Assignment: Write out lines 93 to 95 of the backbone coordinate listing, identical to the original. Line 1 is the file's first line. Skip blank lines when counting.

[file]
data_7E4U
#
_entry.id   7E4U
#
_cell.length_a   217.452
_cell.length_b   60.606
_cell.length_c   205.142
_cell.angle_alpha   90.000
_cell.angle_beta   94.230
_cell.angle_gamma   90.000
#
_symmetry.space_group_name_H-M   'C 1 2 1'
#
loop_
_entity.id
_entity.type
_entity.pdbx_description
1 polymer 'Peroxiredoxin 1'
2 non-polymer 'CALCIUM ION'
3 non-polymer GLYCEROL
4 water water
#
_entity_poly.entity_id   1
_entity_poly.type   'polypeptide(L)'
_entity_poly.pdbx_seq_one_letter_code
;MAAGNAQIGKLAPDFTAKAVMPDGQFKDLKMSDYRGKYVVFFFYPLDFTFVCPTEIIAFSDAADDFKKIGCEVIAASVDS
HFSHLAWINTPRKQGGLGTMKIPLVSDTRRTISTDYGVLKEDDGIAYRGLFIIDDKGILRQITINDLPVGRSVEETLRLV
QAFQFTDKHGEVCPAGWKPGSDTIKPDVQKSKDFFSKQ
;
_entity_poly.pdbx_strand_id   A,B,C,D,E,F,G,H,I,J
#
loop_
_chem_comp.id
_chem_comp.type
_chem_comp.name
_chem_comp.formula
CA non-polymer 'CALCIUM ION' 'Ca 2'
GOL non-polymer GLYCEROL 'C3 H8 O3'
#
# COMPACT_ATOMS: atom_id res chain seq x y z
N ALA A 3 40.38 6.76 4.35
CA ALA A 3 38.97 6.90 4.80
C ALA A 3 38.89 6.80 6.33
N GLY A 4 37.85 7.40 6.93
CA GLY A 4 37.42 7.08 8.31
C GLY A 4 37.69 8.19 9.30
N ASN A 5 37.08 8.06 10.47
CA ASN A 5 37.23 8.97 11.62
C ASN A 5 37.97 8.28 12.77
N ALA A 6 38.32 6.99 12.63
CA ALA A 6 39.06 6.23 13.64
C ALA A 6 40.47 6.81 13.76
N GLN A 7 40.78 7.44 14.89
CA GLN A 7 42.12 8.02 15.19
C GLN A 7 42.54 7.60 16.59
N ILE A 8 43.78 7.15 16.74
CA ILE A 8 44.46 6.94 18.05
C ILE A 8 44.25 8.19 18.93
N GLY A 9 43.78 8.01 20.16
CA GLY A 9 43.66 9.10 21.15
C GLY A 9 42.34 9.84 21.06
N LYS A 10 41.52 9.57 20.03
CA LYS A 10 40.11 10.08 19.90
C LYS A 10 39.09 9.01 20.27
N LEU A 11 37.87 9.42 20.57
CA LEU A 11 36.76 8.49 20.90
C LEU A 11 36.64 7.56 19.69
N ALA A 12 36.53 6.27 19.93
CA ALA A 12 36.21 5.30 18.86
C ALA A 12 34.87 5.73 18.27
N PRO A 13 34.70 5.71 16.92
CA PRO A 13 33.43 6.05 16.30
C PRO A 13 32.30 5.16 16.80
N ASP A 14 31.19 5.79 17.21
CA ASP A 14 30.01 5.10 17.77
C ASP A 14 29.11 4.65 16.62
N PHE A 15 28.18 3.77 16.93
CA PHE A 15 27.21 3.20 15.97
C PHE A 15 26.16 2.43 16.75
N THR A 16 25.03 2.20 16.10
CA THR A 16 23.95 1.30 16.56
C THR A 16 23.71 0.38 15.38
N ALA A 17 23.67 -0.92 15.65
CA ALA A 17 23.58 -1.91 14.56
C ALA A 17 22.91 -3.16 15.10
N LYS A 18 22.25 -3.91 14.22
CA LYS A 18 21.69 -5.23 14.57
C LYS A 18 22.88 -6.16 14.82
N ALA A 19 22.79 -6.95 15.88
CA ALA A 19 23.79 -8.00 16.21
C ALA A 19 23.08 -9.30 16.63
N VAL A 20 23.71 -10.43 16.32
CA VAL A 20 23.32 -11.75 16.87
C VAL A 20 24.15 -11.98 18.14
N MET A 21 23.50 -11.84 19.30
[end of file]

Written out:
CA VAL A 20 23.32 -11.75 16.87
C VAL A 20 24.15 -11.98 18.14
N MET A 21 23.50 -11.84 19.30